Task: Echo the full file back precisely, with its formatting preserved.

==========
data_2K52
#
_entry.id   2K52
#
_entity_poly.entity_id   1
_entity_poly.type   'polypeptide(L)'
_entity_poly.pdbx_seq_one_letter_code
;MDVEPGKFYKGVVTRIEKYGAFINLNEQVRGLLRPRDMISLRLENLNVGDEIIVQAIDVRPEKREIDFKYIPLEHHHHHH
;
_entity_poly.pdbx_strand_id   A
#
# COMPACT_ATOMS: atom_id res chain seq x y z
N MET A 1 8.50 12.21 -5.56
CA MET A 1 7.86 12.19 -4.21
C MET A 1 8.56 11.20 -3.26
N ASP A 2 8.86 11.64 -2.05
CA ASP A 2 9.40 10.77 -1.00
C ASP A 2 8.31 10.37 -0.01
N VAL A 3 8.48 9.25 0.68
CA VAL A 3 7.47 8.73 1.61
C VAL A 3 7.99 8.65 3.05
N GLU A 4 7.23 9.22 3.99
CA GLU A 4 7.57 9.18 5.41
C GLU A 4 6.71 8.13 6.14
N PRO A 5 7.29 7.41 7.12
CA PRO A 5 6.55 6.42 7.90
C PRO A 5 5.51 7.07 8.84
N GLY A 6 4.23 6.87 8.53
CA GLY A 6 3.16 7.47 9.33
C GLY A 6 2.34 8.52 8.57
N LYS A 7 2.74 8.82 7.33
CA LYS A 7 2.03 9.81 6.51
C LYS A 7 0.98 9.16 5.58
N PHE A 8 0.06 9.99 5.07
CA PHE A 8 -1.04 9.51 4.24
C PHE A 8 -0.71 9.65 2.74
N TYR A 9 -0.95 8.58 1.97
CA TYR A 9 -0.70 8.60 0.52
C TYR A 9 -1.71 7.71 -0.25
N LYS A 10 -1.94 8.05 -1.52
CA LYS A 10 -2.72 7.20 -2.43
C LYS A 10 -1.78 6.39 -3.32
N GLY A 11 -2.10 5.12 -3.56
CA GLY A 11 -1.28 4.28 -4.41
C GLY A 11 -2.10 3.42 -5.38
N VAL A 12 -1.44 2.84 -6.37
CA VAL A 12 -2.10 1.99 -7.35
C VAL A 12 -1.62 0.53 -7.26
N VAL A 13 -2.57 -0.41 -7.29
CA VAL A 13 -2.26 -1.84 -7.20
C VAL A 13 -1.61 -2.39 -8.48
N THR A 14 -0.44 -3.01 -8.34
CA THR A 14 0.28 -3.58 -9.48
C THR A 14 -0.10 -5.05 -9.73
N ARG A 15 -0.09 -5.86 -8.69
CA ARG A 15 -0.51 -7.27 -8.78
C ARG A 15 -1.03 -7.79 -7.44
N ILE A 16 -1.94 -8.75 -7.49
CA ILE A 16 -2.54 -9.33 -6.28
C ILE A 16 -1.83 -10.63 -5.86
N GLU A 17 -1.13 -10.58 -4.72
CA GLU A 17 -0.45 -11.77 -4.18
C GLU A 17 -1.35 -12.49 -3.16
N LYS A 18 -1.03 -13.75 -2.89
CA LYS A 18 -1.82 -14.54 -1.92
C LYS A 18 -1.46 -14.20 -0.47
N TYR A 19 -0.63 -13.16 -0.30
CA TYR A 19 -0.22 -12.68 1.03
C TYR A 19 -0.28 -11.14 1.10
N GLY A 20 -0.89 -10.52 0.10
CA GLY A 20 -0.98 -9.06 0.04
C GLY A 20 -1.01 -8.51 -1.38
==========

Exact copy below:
data_2K52
#
_entry.id   2K52
#
_entity_poly.entity_id   1
_entity_poly.type   'polypeptide(L)'
_entity_poly.pdbx_seq_one_letter_code
;MDVEPGKFYKGVVTRIEKYGAFINLNEQVRGLLRPRDMISLRLENLNVGDEIIVQAIDVRPEKREIDFKYIPLEHHHHHH
;
_entity_poly.pdbx_strand_id   A
#
# COMPACT_ATOMS: atom_id res chain seq x y z
N MET A 1 8.50 12.21 -5.56
CA MET A 1 7.86 12.19 -4.21
C MET A 1 8.56 11.20 -3.26
N ASP A 2 8.86 11.64 -2.05
CA ASP A 2 9.40 10.77 -1.00
C ASP A 2 8.31 10.37 -0.01
N VAL A 3 8.48 9.25 0.68
CA VAL A 3 7.47 8.73 1.61
C VAL A 3 7.99 8.65 3.05
N GLU A 4 7.23 9.22 3.99
CA GLU A 4 7.57 9.18 5.41
C GLU A 4 6.71 8.13 6.14
N PRO A 5 7.29 7.41 7.12
CA PRO A 5 6.55 6.42 7.90
C PRO A 5 5.51 7.07 8.84
N GLY A 6 4.23 6.87 8.53
CA GLY A 6 3.16 7.47 9.33
C GLY A 6 2.34 8.52 8.57
N LYS A 7 2.74 8.82 7.33
CA LYS A 7 2.03 9.81 6.51
C LYS A 7 0.98 9.16 5.58
N PHE A 8 0.06 9.99 5.07
CA PHE A 8 -1.04 9.51 4.24
C PHE A 8 -0.71 9.65 2.74
N TYR A 9 -0.95 8.58 1.97
CA TYR A 9 -0.70 8.60 0.52
C TYR A 9 -1.71 7.71 -0.25
N LYS A 10 -1.94 8.05 -1.52
CA LYS A 10 -2.72 7.20 -2.43
C LYS A 10 -1.78 6.39 -3.32
N GLY A 11 -2.10 5.12 -3.56
CA GLY A 11 -1.28 4.28 -4.41
C GLY A 11 -2.10 3.42 -5.38
N VAL A 12 -1.44 2.84 -6.37
CA VAL A 12 -2.10 1.99 -7.35
C VAL A 12 -1.62 0.53 -7.26
N VAL A 13 -2.57 -0.41 -7.29
CA VAL A 13 -2.26 -1.84 -7.20
C VAL A 13 -1.61 -2.39 -8.48
N THR A 14 -0.44 -3.01 -8.34
CA THR A 14 0.28 -3.58 -9.48
C THR A 14 -0.10 -5.05 -9.73
N ARG A 15 -0.09 -5.86 -8.69
CA ARG A 15 -0.51 -7.27 -8.78
C ARG A 15 -1.03 -7.79 -7.44
N ILE A 16 -1.94 -8.75 -7.49
CA ILE A 16 -2.54 -9.33 -6.28
C ILE A 16 -1.83 -10.63 -5.86
N GLU A 17 -1.13 -10.58 -4.72
CA GLU A 17 -0.45 -11.77 -4.18
C GLU A 17 -1.35 -12.49 -3.16
N LYS A 18 -1.03 -13.75 -2.89
CA LYS A 18 -1.82 -14.54 -1.92
C LYS A 18 -1.46 -14.20 -0.47
N TYR A 19 -0.63 -13.16 -0.30
CA TYR A 19 -0.22 -12.68 1.03
C TYR A 19 -0.28 -11.14 1.10
N GLY A 20 -0.89 -10.52 0.10
CA GLY A 20 -0.98 -9.06 0.04
C GLY A 20 -1.01 -8.51 -1.38